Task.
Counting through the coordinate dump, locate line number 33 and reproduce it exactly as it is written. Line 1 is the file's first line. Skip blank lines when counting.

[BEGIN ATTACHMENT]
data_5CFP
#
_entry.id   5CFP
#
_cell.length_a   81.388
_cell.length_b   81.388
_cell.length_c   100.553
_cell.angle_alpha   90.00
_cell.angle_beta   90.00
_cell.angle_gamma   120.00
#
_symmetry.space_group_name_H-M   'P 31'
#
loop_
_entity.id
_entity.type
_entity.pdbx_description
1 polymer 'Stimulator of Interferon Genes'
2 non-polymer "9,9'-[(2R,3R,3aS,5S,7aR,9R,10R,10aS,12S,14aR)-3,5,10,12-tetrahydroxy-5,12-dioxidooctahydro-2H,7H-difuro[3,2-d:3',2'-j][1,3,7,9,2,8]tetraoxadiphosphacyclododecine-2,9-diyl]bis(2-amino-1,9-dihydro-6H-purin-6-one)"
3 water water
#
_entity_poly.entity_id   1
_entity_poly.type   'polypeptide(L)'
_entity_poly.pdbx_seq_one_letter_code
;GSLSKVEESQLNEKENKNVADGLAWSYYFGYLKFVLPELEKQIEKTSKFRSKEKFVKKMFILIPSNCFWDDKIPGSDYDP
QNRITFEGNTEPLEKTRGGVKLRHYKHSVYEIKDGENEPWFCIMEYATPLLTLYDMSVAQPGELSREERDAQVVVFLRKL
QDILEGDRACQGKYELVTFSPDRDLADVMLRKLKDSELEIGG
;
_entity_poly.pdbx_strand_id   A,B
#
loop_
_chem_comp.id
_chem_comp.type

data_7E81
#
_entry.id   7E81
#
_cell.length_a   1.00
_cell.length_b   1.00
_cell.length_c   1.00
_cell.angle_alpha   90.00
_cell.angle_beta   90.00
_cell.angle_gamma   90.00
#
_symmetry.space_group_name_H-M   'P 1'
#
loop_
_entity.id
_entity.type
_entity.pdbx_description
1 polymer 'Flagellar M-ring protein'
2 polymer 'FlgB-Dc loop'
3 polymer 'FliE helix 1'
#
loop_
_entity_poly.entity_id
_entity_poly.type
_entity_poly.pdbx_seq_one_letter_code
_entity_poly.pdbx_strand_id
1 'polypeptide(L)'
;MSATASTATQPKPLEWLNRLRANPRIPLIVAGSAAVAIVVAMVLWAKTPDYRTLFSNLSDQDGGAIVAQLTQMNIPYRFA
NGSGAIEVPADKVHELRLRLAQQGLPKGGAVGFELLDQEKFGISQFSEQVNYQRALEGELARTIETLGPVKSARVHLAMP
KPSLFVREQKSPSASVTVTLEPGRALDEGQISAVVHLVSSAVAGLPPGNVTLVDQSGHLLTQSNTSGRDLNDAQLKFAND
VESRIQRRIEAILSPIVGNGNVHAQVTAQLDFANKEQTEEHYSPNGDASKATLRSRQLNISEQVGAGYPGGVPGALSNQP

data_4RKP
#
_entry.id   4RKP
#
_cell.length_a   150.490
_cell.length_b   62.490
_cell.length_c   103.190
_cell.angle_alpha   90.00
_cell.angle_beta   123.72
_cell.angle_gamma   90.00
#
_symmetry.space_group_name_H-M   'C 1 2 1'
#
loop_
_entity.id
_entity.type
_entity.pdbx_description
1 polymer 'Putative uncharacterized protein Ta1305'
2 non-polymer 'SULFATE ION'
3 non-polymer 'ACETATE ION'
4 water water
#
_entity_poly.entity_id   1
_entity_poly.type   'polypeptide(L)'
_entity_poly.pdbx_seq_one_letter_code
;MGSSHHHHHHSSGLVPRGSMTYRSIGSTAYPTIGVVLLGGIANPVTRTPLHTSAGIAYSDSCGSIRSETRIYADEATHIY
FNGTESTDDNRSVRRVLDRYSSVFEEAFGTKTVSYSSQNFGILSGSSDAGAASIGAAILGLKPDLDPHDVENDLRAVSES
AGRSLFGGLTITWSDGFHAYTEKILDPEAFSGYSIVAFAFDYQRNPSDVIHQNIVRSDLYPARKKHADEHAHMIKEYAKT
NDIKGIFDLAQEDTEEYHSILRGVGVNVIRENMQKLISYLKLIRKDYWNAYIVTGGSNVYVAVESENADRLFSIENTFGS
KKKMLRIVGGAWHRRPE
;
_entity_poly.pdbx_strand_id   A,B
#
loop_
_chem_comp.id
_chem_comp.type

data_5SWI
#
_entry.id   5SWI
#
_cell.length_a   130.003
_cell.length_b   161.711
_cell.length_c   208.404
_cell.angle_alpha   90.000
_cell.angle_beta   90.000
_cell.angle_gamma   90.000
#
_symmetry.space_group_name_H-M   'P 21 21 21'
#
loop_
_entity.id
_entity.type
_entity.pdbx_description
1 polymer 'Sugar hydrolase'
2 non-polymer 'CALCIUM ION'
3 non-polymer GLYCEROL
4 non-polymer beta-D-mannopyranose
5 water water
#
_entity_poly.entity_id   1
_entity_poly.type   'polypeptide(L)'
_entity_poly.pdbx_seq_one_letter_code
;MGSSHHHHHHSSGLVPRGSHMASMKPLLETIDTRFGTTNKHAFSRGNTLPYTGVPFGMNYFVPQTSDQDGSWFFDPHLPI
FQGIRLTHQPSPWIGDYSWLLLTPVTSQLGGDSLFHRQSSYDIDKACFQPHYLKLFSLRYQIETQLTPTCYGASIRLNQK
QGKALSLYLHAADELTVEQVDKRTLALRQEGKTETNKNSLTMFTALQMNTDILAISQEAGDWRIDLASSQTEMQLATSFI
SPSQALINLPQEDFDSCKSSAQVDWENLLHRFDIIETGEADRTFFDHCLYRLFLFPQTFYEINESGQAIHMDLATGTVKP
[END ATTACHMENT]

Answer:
_chem_comp.type